As a child growing up with two older brothers, my mother would always remind me to “consider the source” when I would complain about their criticisms, because older siblings may not always have the best intentions. In the case of bullies, usually their only motivation is to cause humiliation or pain to their victim and to feel stronger as a result; they’re not interested in speaking the truth. But children may obsess over a bully’s comments and believe them to be true. As a parent, you can help put the bully’s opinions into perspective. As Eleanor Roosevelt noted, “no one can make you feel inferior without your consent.” A bully can easily destroy a child’s self-confidence, so work with your child to encourage them not to internalize the hurtful comments but to rise above them.
5. Don’t Let Negativity Take Over
It’s a natural reaction to focus on negative comments and ignore any positive feedback. If a child is continually bullied with harmful criticism, they will fixate on the negative and begin to believe they have no value. So encourage your child by reminding them of positive comments they’ve received in the past. If another kid labels them as stupid, point out their previous good grades or how well they’ve does in their best subjects. Countering the bully’s comment can be very helpful in restoring a child’s self-confidence. Look for ways to highlight what your child is doing well, and work to build up their self-esteem.
6. Use Humor
Many comedians developed their wit as a result of being bullied as children. Turning the criticism into humor can often take some of the bite out of the insults. If possible, try pointing out the absurdity in a bully’s comment to reveal the humor to your child. This technique can be seen on Jimmy Kimmel’s “Celebrities Read Mean Tweets” series, as celebrities laugh or make fun of the critical tweets they read out loud about themselves. It may also help to remind your child that even the most well-liked, popular celebrities were bullied at one time.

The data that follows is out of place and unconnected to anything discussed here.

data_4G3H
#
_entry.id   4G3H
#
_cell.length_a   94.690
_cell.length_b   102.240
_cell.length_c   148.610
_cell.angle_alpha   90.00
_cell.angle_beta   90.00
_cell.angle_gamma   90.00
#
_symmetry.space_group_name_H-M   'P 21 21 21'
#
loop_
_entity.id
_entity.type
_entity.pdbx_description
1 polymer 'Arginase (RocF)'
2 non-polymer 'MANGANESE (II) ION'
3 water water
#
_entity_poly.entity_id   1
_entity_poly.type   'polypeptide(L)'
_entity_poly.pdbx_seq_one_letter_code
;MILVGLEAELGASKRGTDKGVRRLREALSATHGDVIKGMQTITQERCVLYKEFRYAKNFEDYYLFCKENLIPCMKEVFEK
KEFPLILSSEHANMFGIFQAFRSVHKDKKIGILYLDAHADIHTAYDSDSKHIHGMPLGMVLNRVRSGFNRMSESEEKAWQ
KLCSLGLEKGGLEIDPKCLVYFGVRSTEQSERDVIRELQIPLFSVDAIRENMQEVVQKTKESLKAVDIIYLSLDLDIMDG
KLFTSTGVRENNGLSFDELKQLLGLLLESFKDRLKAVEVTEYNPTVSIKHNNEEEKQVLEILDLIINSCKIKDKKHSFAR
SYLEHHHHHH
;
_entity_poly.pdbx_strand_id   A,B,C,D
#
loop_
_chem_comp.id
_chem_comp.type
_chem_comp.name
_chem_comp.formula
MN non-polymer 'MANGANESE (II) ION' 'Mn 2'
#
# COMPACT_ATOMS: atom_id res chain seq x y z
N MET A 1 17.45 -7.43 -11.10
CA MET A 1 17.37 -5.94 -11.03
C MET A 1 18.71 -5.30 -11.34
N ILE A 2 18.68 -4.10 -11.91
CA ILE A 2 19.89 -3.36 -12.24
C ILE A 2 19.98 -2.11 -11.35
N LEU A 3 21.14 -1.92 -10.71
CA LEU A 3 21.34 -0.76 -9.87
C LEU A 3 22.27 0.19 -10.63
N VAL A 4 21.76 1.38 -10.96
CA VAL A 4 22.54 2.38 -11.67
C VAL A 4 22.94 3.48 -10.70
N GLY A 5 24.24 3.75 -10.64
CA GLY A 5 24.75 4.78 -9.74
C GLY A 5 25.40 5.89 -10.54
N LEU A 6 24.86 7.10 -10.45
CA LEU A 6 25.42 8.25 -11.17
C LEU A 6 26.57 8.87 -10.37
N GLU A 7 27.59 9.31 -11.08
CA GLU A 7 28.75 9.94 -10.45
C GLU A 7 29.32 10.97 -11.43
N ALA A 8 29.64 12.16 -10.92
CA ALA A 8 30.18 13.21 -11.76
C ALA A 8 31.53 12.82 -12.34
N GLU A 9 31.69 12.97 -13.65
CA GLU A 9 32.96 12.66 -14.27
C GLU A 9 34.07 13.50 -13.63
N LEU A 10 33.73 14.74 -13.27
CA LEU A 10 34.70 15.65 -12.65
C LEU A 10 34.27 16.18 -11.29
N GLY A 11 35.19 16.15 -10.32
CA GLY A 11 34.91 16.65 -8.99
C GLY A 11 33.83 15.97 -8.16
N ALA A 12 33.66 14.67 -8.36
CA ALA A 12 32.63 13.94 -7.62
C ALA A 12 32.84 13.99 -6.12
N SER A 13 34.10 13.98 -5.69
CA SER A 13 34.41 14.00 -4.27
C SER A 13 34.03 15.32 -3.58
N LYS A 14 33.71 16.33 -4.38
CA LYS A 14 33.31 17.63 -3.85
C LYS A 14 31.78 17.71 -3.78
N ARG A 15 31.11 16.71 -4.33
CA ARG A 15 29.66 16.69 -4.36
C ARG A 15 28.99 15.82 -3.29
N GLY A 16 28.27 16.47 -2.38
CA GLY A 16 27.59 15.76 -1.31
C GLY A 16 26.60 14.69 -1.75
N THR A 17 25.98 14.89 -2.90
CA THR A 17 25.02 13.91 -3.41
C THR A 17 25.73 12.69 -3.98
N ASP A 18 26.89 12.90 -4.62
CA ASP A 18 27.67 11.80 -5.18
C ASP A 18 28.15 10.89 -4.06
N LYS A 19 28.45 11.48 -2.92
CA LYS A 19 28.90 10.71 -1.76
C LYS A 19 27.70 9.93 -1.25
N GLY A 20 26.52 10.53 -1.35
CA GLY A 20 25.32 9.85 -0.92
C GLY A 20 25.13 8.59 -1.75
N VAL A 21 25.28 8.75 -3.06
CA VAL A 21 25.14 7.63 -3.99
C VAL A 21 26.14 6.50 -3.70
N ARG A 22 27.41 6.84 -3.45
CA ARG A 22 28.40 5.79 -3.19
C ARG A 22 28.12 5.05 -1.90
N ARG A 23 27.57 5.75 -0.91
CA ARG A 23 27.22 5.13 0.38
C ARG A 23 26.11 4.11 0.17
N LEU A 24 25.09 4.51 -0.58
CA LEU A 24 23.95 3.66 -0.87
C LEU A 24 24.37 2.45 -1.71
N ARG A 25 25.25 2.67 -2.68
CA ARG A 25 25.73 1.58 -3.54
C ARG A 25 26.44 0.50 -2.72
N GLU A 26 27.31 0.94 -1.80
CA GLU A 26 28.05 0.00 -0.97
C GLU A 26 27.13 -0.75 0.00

7. Consider Alternative Schools
Some bullying situations are more serious than others, leading to significant emotional stress or severe physical injuries. In such cases, and especially when attempts to stop the bullying fail, changing schools may be the only option. “Online Schools are a very good alternative to consider if your child or teenager is being verbally or physically bullied in a traditional school setting,” NoBullying.com reports. “Virtual schools make it easy for kids to study without having to worry about being teased, harassed or getting beat up.”
Because of the disruptive bullying that Shainelle experienced, her parents eventually chose to enroll her in Ohio Virtual Academy (OHVA). “Based on the grades that I had gotten over the years,” Shainelle says, “I didn’t think I had it in me to succeed.” As is common with many bullied students, her grades had suffered at the brick-and-mortar schools. “My bad grades [were] a reflection of how I felt inside,” she says. Free from bullies, Shainelle flourished at OHVA, earning high grades. Her social life also improved, and she joined the Young Marines through OHVA, holding the highest rank and leading the platoon!
As was the case for Shainelle, many children who struggled with bullying in traditional schools thrive in an online environment. If your child is being bullied in school, you may want to consider switching to tuition-free* online schooling. Visit k12.com for more information about learning online or find your local virtual school.
* Families do not pay tuition for a student to attend an online public school. Common household items and office supplies like printer ink and paper are not provided.
Elizabeth Street is a writer and managing editor for Learning Liftoff. For the past 20 years, she has written newsletter and website content for nonprofit and corporate organizations on such topics as the plight of children of prisoners worldwide, the lack of prenatal care for mothers in developing countries, and child mentoring programs. She has a particular interest in the importance of providing all children with a quality education regardless of their family’s financial status or background. A native of Virginia, Elizabeth is a graduate of James Madison University and loves animals, with particular fondness for her two cats, Oscar and Emmy.